No point beating around the bush. This is a very classy show and hugely enjoyable. Long, yes, at more than three hours... but in my experience nothing this good ever seems that long.
It must have helped that Joseph Heller had written his own stage version of his famous novel in which a sane man tries to prove his madness when all around are clearly barking.
But in the wrong hands this would have been no guarantee of success. There is no strong, whodunit-style plot to carry cast and audience through choppy waters to the final curtain.
No, everything about Catch-22 puts the ball firmly in the court of the director (in this case the American Rachel Chavkin - well done to her), the actors (nine of them playing a multitude of parts) and the creative folk around them.
It is an exploration of bureaucratic absurdity set within the confines of a US Second World War bomber unit and encapsulated in the mythical, mystical Catch-22 rule which ensures you’ll never win however hard you try.
The action is episodic, turning the idea of institutional and personal madness over and over and presenting it in different ways.
And I can promise that you don’t have to have served in a wartime air force unit to find parallels within your own life. I laughed in recognition rather more than I might have thought feasible – or healthy!
The play begins with airman Yossarian being upbraided by his commanding officer, Colonel Cathcart, for having taken two attempts – the second one successful – to bomb a bridge. What was he thinking? He could have got someone killed?
A solution is found, thanks to the intervention of Cathcart’s brighter assistant, Lieutenant Colonel Korn: he will be given a medal – and promoted. But only if he promises to say nice things about them.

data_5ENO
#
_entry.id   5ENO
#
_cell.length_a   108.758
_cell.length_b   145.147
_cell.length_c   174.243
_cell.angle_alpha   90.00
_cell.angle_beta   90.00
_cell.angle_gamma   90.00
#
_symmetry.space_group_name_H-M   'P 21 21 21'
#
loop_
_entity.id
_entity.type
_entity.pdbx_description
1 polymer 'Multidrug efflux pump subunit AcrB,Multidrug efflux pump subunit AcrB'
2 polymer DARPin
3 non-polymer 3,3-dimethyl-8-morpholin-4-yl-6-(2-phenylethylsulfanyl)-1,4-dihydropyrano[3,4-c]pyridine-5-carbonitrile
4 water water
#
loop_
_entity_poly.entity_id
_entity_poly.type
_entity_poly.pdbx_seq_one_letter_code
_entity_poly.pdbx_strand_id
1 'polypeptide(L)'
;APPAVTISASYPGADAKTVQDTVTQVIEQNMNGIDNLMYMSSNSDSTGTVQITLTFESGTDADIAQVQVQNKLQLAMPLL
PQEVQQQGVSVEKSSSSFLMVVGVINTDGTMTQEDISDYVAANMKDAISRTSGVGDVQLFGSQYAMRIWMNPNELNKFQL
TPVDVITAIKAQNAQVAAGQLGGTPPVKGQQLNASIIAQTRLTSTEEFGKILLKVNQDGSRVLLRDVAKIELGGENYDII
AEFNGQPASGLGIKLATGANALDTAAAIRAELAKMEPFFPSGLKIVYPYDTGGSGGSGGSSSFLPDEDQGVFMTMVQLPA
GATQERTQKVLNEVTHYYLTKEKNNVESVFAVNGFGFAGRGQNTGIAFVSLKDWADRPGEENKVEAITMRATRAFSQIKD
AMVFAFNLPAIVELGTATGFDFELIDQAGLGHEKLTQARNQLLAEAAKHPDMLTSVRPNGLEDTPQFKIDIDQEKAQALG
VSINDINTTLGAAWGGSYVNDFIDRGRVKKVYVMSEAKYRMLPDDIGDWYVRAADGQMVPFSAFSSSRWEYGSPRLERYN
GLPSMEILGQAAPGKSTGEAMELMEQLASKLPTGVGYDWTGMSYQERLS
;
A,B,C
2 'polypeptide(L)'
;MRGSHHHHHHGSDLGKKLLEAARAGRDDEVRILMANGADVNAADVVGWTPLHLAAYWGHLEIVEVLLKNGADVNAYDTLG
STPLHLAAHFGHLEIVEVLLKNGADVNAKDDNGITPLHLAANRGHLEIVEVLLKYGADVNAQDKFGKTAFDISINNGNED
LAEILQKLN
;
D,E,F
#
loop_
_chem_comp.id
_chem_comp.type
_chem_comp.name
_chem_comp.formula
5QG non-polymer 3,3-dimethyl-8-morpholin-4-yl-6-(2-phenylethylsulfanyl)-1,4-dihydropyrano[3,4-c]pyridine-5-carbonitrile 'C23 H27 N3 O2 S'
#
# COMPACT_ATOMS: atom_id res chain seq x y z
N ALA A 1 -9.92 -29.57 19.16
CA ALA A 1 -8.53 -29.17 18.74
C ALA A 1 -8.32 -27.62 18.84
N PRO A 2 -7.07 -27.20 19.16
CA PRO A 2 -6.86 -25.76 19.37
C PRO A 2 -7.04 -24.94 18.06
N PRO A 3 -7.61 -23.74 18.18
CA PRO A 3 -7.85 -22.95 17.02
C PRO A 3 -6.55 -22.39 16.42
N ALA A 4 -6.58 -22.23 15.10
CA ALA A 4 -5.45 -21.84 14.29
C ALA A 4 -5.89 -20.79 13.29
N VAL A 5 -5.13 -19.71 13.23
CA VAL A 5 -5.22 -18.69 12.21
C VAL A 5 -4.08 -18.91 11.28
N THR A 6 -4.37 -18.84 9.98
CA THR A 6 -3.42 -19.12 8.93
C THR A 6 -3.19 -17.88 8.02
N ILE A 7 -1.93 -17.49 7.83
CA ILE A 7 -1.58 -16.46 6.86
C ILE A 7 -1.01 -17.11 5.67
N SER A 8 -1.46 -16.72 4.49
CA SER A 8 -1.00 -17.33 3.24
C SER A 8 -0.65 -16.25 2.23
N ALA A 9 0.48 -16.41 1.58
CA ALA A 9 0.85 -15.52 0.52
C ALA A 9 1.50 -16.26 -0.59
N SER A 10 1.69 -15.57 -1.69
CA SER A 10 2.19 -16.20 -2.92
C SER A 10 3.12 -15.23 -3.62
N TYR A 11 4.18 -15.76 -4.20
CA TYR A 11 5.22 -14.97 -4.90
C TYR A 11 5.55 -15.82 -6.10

Everything in this world is topsy turvy and everyone has a hidden agenda except poor Yossarian who is utterly honest at all times. He’s flown a lot of missions and he would like out. He’ll try anything... even if it means trying to prove he’s mad.
I enjoyed all the performances immensely. Arditti’s Yossarian is a patently intelligent man in a hopeless predicament, a latterday Alice in a kind of Wonderland. Behind the eyes focused on a far horizon and the often slack-jawed expression of disbelief, you can see the mental cogs whirring.
When he strips naked and climbs a ‘tree’ – represented by the downed bomber which dominates Jon Bausor’s brilliant set – you sympathise. What else could a sane wannabe nutcase do in the circumstances?
As Cathcart, Michael Hodgson is everything I hoped he would be.
The North East actor does all brands of madness – buttoned up, explosive, dangerous – with enormous aplomb and relishes a role that could have been made for him (shades of the scary Fenwick security guard he played here in Noir some years ago). Uniform brings out the best in him.
David Webber is Korn and also the wonderfully named Major Major and Doc Daneeka, the good-natured but querulous squadron doctor who takes to climbing out of the window whenever a patient/faker comes to call.
I laughed at him, at the American spiv trying to sell chocolate-covered cotton to the troops (he’s got to shift it somehow), at the hapless chaplain and the young prositute (multi-tasking Victoria Bewick) whose morals also have a Catch-22 built into them.
Catch-22 is at Northern Stage until May 10 and then flies off on a national tour when it will serve as a fine ambassador for theatre in the North East. Box office: 0191 230 5151 or www.northernstage.co.uk